Obama also refused to rule out the fallback plan proposed by Senate Minority Leader Mitch McConnell, R-Kentucky, that would raise the debt ceiling up to $2.5 trillion through the 2012 election.
If Congress fails to raise the current $14.3 trillion debt ceiling by August 2, Americans could face rising interest rates, a declining dollar and increasingly jittery financial markets, among other things.FULL STORY
Reporter's Note: The process of producing a deal on this whole debt ceiling mess continues unabated here in DC - as does my campaign to send a letter every single day to the White House.
Dear Mr. President,
I hesitate to say congratulations amid all this kerfuffle over the so called “Gang of Six” deficit reduction plan, only because I know how quickly things that are seemingly “done” in Washington can become “undone.” Kind of like when you pull a pan of brownies out of the oven to cool only to find that they are all gooey in the middle. Although, to be honest, I kind of like them that way…but I digress.
My point is I realize that having the recipe for a solution is not the same as having the finished dish on the table ready to serve, especially not in D.C.
Still, to continue the analogy, the kitchen has been stone cold for days on this issue, so even the faint aroma of an agreement cooking is intriguing. Of course all of us on the outside are seeing only general notions of what may be in this deal, but it looks like a mix of what your party needs, what the Republicans need, and in the end the kind of arrangement that will make people on the far left and far right unhappy. Equally unhappy? That, we don’t know.
Tonight on AC360°, CNN's Richard Quest and Jeffrey Toobin will be joined by Vicky Ward, a contributing editor at Vanity Fair, for a discussion of the legal and other issues raised by the phone-hacking scandal that brought down The News of the World and now threatens more of Rupert Murdoch's media empire.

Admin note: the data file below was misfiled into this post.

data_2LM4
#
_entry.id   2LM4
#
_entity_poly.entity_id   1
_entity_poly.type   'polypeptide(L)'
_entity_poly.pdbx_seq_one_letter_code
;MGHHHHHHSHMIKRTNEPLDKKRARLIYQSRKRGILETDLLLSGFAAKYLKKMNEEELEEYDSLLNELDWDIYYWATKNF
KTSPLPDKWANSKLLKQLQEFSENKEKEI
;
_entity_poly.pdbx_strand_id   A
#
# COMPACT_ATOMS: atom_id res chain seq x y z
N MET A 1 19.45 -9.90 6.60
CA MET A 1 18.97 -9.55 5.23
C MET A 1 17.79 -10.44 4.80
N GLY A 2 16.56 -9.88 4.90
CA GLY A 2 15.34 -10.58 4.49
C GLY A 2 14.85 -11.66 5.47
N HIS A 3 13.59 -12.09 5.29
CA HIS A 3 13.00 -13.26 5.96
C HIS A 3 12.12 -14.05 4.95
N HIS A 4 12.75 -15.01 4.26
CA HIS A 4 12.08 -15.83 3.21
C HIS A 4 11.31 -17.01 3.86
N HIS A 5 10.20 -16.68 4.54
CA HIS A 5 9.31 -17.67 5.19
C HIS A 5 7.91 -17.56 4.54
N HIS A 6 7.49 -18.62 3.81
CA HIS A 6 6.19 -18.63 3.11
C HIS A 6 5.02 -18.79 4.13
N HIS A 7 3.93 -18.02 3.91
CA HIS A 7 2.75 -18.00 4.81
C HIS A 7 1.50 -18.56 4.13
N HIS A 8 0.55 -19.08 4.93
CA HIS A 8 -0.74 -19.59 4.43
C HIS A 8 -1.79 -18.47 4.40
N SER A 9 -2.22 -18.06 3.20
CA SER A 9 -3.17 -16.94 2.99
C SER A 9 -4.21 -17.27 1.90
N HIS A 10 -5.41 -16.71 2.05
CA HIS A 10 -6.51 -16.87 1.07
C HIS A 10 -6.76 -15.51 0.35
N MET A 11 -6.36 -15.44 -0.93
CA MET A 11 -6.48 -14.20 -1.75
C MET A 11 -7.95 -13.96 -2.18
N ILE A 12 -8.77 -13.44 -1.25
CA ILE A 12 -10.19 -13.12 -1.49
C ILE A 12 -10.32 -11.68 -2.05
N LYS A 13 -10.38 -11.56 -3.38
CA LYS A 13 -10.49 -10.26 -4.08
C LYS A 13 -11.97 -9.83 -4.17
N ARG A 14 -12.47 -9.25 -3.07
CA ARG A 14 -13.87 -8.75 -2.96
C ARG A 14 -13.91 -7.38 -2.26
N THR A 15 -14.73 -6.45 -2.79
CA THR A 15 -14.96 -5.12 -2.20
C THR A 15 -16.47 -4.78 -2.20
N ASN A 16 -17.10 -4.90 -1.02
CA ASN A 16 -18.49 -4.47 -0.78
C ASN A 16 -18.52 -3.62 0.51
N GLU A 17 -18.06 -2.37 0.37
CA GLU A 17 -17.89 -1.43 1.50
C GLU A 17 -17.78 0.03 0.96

Do you have a question for Quest, Toobin, or Ward about the liabilities Murdoch or News Corp. might face as a result of the scandal and investigations taking place on both sides of the Atlantic?
Related: Murdoch, Brooks defend handling of phone-hacking scandal
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London (CNN) - A man tossed light-blue shaving cream at media magnate Rupert Murdoch during a parliamentary hearing Tuesday.
"You naughty billionaire," the man said, according to the British Press Association, as he hit Murdoch with the foam.
Murdoch appeared stunned but unharmed.
Murdoch's wife, Wendi Deng, who was seated behind him, leaped to her feet and smashed the attacker's hand with her own, pictures from the scene showed.
A police officer arrested the protester, identified by the British Press Association as a man known by the name "Jonnie Marbles" on the social networking service Twitter. CNN wasn't able to independently verify the man's identity.
Police said only that the man was 26 years old, according to the press association.FULL STORY
London (CNN) - London's outgoing police commissioner denied Tuesday that he put pressure on the Guardian newspaper in 2009 to drop its investigation into the News of the World phone-hacking scandal.
Commissioner Paul Stephenson said he was relying on assurances from his deputy - Assistant Commissioner John Yates - that there was nothing new in a series of 2009 Guardian articles detailing a phone-hacking scandal that was significantly more expansive than had been previously reported.
"They seemed to disagree," Stephenson said of the newspaper's editors. "So it seemed entirely appropriate ... that I meet with them and actually represent to them what I was being told, and that is that this was nothing new, and I had no reason to doubt the first inquiry," he said.
Stephenson and Yates both testified Tuesday before Parliament, on a day that also saw testimony from media baron Rupert Murdoch before another parliamentary committee. Rupert's News International subsidiary and its now-defunct News of the World newspaper are at the heart of the scandal, which has rocked the country's political, media and law enforcement establishments.FULL STORY